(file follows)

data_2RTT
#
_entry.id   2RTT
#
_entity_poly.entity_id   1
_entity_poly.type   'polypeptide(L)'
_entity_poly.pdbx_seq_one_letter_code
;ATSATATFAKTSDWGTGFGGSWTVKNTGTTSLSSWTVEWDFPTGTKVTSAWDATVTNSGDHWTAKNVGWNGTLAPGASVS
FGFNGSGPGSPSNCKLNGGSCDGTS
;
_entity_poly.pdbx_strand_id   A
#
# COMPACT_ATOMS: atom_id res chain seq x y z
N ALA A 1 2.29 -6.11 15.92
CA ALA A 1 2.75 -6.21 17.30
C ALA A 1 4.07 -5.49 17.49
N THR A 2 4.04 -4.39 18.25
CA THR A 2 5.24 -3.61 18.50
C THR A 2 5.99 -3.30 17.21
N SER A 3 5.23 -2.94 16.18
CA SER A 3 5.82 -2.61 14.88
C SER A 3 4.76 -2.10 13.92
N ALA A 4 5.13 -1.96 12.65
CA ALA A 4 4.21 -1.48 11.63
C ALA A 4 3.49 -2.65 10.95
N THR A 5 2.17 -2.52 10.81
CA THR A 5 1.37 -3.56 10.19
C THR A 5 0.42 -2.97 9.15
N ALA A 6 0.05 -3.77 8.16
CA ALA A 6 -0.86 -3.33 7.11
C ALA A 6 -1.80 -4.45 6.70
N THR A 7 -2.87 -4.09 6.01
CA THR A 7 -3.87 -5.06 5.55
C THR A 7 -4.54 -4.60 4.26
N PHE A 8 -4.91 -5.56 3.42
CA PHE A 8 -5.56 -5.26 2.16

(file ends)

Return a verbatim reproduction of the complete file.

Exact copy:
data_2RTT
#
_entry.id   2RTT
#
_entity_poly.entity_id   1
_entity_poly.type   'polypeptide(L)'
_entity_poly.pdbx_seq_one_letter_code
;ATSATATFAKTSDWGTGFGGSWTVKNTGTTSLSSWTVEWDFPTGTKVTSAWDATVTNSGDHWTAKNVGWNGTLAPGASVS
FGFNGSGPGSPSNCKLNGGSCDGTS
;
_entity_poly.pdbx_strand_id   A
#
# COMPACT_ATOMS: atom_id res chain seq x y z
N ALA A 1 2.29 -6.11 15.92
CA ALA A 1 2.75 -6.21 17.30
C ALA A 1 4.07 -5.49 17.49
N THR A 2 4.04 -4.39 18.25
CA THR A 2 5.24 -3.61 18.50
C THR A 2 5.99 -3.30 17.21
N SER A 3 5.23 -2.94 16.18
CA SER A 3 5.82 -2.61 14.88
C SER A 3 4.76 -2.10 13.92
N ALA A 4 5.13 -1.96 12.65
CA ALA A 4 4.21 -1.48 11.63
C ALA A 4 3.49 -2.65 10.95
N THR A 5 2.17 -2.52 10.81
CA THR A 5 1.37 -3.56 10.19
C THR A 5 0.42 -2.97 9.15
N ALA A 6 0.05 -3.77 8.16
CA ALA A 6 -0.86 -3.33 7.11
C ALA A 6 -1.80 -4.45 6.70
N THR A 7 -2.87 -4.09 6.01
CA THR A 7 -3.87 -5.06 5.55
C THR A 7 -4.54 -4.60 4.26
N PHE A 8 -4.91 -5.56 3.42
CA PHE A 8 -5.56 -5.26 2.16